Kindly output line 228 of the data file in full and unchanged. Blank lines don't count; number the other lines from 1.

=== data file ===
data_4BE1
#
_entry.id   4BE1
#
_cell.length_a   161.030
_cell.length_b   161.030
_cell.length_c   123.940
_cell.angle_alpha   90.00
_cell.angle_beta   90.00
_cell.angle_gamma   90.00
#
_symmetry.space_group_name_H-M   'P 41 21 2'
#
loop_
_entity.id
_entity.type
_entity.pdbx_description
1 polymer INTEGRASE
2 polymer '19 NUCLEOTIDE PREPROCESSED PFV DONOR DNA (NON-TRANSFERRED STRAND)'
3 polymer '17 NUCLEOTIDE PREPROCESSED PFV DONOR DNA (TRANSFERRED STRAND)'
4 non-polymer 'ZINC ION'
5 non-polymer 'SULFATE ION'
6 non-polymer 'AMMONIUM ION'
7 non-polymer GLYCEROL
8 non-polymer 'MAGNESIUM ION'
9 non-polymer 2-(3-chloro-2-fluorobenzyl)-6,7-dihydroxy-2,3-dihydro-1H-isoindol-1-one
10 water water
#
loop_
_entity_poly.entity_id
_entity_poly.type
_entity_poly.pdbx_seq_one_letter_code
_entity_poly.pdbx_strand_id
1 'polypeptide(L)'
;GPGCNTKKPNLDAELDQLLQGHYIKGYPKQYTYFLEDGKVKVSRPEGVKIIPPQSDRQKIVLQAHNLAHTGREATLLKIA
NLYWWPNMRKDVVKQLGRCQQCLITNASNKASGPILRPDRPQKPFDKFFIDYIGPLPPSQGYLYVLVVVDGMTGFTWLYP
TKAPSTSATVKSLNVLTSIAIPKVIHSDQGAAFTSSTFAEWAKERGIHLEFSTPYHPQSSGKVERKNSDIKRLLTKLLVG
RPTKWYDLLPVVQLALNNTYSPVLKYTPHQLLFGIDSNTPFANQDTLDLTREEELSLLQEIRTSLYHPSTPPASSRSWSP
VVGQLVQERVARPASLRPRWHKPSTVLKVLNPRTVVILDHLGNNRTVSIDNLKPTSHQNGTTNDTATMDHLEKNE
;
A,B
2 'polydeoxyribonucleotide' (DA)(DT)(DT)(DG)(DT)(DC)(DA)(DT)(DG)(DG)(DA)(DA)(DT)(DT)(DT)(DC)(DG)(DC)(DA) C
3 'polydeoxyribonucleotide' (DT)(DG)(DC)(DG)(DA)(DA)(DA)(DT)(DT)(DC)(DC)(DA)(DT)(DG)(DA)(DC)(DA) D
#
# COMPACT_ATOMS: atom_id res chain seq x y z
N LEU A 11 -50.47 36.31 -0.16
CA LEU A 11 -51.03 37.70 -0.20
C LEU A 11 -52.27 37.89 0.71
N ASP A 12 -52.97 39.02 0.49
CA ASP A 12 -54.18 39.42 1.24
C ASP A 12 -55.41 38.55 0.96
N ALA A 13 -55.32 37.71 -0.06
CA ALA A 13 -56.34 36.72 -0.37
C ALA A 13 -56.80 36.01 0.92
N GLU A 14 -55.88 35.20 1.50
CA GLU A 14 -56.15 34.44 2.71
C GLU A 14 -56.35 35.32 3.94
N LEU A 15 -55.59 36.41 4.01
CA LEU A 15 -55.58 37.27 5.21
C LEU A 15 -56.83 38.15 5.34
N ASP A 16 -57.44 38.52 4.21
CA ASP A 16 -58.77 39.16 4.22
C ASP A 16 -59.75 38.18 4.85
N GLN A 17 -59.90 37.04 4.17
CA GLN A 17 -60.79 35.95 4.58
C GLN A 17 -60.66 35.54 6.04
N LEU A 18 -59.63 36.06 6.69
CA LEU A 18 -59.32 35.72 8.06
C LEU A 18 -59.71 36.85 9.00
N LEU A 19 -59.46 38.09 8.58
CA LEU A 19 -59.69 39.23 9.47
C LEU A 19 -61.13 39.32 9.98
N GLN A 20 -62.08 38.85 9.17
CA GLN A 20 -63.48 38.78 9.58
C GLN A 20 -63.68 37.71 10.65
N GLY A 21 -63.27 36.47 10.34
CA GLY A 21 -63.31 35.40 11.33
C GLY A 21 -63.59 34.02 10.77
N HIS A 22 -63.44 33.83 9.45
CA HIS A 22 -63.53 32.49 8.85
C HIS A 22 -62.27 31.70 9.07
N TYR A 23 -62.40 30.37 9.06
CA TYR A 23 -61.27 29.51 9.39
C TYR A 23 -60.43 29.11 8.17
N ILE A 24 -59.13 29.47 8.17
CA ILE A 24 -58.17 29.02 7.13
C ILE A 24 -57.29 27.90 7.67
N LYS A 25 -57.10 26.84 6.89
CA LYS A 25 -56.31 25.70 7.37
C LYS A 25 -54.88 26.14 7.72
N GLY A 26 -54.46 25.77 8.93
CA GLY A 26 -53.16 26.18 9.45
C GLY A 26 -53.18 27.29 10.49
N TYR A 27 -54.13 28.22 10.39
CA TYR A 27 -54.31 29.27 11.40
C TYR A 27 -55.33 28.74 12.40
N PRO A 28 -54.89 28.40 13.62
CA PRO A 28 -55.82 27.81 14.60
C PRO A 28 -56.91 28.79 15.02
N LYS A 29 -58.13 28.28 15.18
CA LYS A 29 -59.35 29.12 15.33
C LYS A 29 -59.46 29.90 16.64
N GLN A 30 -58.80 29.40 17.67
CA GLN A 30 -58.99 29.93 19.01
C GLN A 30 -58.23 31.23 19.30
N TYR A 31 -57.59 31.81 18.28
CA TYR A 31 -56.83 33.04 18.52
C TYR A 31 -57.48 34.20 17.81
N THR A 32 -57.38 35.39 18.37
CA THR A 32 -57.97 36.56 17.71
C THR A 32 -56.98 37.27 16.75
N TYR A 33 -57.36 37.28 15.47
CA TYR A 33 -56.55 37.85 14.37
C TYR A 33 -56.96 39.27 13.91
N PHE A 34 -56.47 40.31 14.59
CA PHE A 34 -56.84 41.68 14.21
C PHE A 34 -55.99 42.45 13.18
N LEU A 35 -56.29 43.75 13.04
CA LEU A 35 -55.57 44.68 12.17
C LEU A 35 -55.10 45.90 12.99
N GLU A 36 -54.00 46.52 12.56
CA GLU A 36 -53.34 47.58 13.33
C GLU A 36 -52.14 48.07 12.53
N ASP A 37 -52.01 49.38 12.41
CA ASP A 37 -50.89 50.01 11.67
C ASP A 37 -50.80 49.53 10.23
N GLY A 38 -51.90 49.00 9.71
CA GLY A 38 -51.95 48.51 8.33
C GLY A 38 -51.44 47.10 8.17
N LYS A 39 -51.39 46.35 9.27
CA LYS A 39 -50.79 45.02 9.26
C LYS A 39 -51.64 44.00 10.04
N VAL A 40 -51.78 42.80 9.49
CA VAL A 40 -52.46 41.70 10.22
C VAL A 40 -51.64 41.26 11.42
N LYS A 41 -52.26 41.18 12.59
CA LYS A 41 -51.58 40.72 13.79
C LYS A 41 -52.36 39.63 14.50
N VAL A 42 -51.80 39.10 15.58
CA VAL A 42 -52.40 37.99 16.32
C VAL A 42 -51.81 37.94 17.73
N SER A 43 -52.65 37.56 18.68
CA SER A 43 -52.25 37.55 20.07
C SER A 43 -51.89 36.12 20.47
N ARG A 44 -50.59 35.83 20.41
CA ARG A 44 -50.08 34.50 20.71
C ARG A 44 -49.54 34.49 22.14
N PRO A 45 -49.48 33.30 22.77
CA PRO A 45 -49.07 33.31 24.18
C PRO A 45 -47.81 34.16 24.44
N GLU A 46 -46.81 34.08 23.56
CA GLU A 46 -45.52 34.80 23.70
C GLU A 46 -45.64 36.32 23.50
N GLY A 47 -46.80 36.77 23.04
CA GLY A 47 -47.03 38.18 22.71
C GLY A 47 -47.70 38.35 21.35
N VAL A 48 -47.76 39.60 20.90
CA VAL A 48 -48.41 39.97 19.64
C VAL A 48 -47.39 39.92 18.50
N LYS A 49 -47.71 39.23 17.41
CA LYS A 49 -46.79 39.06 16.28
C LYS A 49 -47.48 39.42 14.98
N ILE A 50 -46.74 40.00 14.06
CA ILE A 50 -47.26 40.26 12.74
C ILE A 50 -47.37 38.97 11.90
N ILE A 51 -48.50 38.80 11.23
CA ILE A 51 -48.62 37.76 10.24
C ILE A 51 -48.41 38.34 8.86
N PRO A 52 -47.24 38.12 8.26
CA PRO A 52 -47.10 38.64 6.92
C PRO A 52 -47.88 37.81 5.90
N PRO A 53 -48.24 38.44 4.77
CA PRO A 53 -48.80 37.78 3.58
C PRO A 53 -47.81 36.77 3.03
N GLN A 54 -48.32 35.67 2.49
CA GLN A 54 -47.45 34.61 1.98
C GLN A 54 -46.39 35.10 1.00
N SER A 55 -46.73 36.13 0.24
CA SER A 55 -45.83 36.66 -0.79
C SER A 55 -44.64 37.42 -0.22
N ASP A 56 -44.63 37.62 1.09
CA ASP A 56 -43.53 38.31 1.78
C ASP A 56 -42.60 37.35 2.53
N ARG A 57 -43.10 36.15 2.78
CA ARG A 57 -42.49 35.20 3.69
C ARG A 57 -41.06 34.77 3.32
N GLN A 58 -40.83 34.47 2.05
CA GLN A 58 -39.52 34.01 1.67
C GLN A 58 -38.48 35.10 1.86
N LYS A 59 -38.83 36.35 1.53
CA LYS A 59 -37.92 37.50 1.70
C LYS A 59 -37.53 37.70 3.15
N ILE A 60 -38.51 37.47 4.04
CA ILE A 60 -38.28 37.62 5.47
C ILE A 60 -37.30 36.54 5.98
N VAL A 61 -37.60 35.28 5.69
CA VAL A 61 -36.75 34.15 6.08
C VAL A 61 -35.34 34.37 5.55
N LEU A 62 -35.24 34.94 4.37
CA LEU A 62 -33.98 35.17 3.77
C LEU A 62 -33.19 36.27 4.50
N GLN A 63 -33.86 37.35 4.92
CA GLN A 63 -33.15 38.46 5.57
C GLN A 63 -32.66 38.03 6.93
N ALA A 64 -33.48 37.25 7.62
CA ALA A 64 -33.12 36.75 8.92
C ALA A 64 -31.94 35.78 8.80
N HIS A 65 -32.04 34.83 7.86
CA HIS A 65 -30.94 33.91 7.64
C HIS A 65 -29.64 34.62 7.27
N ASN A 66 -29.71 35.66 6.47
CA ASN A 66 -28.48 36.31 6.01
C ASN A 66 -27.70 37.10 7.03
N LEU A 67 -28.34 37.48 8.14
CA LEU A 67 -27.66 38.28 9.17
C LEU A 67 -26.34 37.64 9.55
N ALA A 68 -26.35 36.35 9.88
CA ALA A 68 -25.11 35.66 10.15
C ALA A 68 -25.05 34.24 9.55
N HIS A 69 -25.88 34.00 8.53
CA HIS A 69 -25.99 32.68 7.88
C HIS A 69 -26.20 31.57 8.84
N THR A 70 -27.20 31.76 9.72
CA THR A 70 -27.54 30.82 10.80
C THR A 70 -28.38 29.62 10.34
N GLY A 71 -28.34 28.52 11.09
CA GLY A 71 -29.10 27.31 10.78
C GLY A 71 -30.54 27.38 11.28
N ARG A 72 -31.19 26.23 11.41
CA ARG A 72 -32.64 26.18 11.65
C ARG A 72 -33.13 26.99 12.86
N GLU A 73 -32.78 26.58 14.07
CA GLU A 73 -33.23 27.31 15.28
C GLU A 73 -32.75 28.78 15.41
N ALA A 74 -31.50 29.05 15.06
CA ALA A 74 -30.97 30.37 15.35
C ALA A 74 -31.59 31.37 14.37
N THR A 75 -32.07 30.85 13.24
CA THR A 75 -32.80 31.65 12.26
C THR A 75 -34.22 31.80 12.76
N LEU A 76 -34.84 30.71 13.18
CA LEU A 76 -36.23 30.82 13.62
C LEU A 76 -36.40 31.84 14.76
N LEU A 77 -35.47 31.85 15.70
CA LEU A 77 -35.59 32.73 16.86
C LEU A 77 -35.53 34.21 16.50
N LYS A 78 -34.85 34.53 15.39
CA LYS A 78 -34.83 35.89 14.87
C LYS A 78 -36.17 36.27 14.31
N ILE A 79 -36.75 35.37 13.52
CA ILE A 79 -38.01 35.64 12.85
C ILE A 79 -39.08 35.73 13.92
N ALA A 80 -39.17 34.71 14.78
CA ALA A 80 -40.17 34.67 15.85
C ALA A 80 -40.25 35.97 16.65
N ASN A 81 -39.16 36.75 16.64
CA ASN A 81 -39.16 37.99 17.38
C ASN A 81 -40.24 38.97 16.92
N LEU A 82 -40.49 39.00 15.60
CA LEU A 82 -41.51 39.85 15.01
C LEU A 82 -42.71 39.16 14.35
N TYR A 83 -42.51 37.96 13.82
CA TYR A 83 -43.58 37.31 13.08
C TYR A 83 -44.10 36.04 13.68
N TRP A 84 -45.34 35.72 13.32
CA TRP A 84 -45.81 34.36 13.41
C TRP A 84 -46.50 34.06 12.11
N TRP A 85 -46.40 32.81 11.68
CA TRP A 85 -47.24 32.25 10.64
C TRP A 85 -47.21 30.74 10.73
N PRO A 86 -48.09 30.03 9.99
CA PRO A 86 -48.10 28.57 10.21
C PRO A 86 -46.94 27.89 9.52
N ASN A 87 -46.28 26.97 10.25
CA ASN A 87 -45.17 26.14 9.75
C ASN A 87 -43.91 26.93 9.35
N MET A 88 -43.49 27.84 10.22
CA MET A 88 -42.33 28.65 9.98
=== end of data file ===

C GLY A 71 -30.54 27.38 11.28